Search & Read
A Thought Universe
John: Hi, Sundari.
Listening to James’ videos is good, when he talks about no separation between subject and object. Everything appears in me, awareness, so is everything a kind of computer game being played out in the mind? Thus a figment, which appears to be the logic.
Sundari: Yes, this is a thought universe running on very predictable programmes created by the gunas; everything appears in the mind as a thought. This is born out even in scientific research. Translational neuroscientists have established that the process of observation/experience is the same as what you experience during a magic trick, which is a series of “electrochemical signals going around a bunch of circuits in your brain.” Because there are no windows in your skull, the only way you can get information into your brain is through your five senses.
From there, your brain draws on past memories and then uses cognition to fill in the details – essentially forming what neuroscientists call “a grand simulation of reality.” It’s not that the world around you isn’t there. It’s there, but you’ve never lived there. You’ve never even been there for a visit. The only place you’ve ever been is inside your mind.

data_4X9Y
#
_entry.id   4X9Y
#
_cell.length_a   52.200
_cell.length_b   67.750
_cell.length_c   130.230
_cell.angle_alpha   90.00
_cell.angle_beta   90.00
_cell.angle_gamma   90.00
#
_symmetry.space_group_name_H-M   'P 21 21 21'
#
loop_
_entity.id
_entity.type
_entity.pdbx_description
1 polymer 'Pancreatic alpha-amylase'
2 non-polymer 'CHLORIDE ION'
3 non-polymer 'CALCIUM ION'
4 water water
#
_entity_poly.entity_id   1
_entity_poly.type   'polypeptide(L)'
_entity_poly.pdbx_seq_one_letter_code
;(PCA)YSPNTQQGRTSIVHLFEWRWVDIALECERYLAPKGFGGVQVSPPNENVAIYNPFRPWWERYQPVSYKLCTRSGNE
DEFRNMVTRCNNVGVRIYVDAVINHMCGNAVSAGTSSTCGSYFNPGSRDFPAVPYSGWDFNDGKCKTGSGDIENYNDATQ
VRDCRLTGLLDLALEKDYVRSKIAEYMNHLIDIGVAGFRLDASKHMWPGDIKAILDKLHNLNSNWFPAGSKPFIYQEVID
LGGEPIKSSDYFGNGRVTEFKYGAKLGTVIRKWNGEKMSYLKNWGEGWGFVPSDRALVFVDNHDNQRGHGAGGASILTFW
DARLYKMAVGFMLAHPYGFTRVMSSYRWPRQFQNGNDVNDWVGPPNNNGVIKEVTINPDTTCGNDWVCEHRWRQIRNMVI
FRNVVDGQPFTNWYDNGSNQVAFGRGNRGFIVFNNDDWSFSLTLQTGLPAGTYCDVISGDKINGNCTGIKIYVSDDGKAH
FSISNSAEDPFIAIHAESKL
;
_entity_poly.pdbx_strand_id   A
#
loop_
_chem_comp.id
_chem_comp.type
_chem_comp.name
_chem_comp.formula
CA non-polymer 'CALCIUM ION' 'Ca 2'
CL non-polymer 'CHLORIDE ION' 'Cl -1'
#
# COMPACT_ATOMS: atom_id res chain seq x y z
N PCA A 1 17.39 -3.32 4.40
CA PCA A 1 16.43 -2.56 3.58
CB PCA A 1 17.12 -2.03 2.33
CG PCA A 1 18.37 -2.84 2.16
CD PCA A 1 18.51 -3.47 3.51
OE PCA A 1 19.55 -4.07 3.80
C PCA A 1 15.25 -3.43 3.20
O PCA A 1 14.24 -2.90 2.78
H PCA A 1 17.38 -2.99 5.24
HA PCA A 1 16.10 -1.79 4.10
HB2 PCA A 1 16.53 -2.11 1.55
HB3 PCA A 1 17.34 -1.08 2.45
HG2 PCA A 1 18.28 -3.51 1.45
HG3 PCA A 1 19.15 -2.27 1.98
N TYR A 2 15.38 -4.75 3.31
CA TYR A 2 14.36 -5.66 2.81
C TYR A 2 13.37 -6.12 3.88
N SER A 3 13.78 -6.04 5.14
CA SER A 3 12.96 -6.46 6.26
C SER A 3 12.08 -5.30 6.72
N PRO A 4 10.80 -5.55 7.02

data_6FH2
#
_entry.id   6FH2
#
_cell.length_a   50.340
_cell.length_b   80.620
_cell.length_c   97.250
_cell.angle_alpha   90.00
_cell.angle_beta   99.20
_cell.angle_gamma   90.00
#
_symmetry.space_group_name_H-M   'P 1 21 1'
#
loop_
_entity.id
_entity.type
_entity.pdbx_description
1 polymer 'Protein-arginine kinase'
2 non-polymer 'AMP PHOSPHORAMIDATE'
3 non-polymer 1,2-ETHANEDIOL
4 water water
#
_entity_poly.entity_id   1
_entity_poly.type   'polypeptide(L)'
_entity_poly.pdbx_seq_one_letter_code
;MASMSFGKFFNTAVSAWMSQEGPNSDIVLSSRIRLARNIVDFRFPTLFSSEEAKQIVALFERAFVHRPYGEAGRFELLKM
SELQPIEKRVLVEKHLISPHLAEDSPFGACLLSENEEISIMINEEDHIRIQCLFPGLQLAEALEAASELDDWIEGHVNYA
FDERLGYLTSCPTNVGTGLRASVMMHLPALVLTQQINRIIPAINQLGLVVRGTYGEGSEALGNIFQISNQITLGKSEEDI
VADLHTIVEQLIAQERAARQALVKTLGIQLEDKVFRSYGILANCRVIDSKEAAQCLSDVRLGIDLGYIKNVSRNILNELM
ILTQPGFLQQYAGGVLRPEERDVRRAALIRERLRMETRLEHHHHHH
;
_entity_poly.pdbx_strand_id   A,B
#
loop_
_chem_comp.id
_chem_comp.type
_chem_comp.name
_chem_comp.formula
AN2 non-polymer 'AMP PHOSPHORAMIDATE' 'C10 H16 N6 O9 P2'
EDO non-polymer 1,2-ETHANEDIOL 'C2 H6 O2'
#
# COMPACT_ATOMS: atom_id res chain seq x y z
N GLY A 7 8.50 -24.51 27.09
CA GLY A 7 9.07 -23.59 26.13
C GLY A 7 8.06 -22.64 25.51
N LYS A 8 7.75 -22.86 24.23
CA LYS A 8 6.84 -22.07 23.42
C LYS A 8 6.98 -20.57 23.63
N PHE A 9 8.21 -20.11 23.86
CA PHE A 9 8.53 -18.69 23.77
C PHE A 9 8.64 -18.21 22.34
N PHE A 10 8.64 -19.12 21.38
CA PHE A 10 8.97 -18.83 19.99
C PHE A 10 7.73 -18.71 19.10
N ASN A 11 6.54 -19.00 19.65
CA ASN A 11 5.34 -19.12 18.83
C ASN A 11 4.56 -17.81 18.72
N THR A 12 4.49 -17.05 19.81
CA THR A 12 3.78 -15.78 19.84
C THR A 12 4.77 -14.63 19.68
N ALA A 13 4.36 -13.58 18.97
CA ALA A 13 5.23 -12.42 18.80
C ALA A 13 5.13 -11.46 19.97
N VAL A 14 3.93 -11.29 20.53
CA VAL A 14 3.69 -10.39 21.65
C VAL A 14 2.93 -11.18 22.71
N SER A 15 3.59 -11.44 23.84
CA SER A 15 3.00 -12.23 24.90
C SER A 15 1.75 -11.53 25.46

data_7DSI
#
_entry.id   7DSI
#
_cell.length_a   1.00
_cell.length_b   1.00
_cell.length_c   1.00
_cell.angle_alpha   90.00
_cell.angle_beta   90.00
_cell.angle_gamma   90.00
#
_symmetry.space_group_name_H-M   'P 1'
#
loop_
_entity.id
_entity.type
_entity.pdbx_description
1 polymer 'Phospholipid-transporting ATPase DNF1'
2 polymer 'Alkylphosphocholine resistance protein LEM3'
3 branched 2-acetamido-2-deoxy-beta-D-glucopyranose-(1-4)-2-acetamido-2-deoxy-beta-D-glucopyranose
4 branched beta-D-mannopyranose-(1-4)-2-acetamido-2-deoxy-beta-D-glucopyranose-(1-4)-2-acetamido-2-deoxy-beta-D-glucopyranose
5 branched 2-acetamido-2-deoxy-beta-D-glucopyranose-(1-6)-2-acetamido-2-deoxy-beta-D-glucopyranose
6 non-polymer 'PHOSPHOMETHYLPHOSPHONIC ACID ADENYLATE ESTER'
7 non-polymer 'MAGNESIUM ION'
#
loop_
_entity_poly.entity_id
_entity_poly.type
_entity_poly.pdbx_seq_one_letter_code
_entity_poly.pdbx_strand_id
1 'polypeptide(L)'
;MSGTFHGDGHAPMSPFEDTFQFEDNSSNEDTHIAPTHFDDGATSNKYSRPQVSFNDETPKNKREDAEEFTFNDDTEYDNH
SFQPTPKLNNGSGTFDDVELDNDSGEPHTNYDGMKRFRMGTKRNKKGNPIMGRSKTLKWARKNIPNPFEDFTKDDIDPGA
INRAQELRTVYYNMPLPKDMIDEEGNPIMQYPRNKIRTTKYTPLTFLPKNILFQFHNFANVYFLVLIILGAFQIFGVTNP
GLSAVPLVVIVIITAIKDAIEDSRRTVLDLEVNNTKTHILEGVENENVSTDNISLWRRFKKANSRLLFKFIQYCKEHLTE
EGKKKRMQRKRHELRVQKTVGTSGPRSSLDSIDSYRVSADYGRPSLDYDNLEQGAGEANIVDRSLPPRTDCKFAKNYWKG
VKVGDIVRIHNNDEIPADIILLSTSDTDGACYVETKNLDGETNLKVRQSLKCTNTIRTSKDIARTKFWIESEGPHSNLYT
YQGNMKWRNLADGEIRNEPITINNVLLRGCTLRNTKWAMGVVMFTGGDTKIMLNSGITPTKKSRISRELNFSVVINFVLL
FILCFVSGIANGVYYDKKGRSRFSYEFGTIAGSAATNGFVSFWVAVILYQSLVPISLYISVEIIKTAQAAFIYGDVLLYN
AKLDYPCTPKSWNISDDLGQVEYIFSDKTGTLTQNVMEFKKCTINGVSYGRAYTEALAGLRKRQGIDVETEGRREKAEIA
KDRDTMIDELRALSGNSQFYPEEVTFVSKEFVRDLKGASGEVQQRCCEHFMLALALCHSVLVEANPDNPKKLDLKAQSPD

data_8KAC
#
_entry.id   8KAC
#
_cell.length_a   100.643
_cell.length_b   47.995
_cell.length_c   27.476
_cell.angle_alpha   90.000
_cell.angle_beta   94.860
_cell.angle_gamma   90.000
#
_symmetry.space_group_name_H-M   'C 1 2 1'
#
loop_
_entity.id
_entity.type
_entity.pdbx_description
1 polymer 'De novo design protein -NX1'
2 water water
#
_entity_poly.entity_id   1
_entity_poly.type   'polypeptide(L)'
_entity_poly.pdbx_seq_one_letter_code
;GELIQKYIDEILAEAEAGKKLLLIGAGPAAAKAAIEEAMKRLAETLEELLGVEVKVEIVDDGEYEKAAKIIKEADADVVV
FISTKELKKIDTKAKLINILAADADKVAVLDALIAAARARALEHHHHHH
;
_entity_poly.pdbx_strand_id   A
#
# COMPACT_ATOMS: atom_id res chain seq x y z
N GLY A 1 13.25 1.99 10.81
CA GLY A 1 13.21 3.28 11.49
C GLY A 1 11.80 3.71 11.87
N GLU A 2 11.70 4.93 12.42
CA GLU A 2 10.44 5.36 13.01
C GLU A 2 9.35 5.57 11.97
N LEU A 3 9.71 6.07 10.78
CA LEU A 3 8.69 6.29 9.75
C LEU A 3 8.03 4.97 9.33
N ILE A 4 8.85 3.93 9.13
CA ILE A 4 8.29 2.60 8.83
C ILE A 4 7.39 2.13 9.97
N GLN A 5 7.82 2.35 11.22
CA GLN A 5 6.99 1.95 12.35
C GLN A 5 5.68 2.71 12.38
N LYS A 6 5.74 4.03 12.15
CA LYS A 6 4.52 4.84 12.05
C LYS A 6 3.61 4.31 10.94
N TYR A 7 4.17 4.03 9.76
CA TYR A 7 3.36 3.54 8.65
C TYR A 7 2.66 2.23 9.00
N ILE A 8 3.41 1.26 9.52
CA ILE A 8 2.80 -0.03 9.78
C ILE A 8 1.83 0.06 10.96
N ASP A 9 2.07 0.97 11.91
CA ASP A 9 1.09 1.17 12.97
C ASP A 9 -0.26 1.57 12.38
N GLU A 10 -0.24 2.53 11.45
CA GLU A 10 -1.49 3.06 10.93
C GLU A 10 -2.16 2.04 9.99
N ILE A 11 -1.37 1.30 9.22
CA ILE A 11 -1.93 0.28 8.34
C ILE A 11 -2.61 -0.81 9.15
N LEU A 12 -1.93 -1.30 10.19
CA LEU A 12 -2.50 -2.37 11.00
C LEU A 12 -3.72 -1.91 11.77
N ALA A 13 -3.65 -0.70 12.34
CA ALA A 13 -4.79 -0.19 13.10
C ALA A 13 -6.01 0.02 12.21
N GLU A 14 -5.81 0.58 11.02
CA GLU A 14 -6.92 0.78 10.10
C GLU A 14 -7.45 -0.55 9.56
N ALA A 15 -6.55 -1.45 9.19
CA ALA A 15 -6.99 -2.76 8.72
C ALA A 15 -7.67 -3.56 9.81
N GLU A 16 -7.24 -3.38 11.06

Duality is like a mirage on the desert floor: it appears real but isn’t – it is a “figment” of Maya, the power in awareness to delude. Moksa, freedom from duality, is the ability to discriminate what is real and always-present (satya/non-duality/awareness) from that which is not always present and always changing (mithya/duality/the jiva). Knowing the difference between you as awareness and the objects that appear in you is moksa.
John: This seems to explain why the there is so much diversity and intelligent, magical life.
Sundari: The Creation is intelligently designed by an intelligent designer (Isvara: awareness in the role of Creator, wielding Maya, or the gunas). It appears to be a multiplicity (i.e. duality) because of the deluding power of Maya, but duality is a superimposition onto non-duality. It is only apparently real. When you examine gross objects like a chair or mountain, for instance, or a subtle object, like a feeling, you will see that they both come down to an insubstantial thought experience which takes place only in your mind.
~ Om, Sundari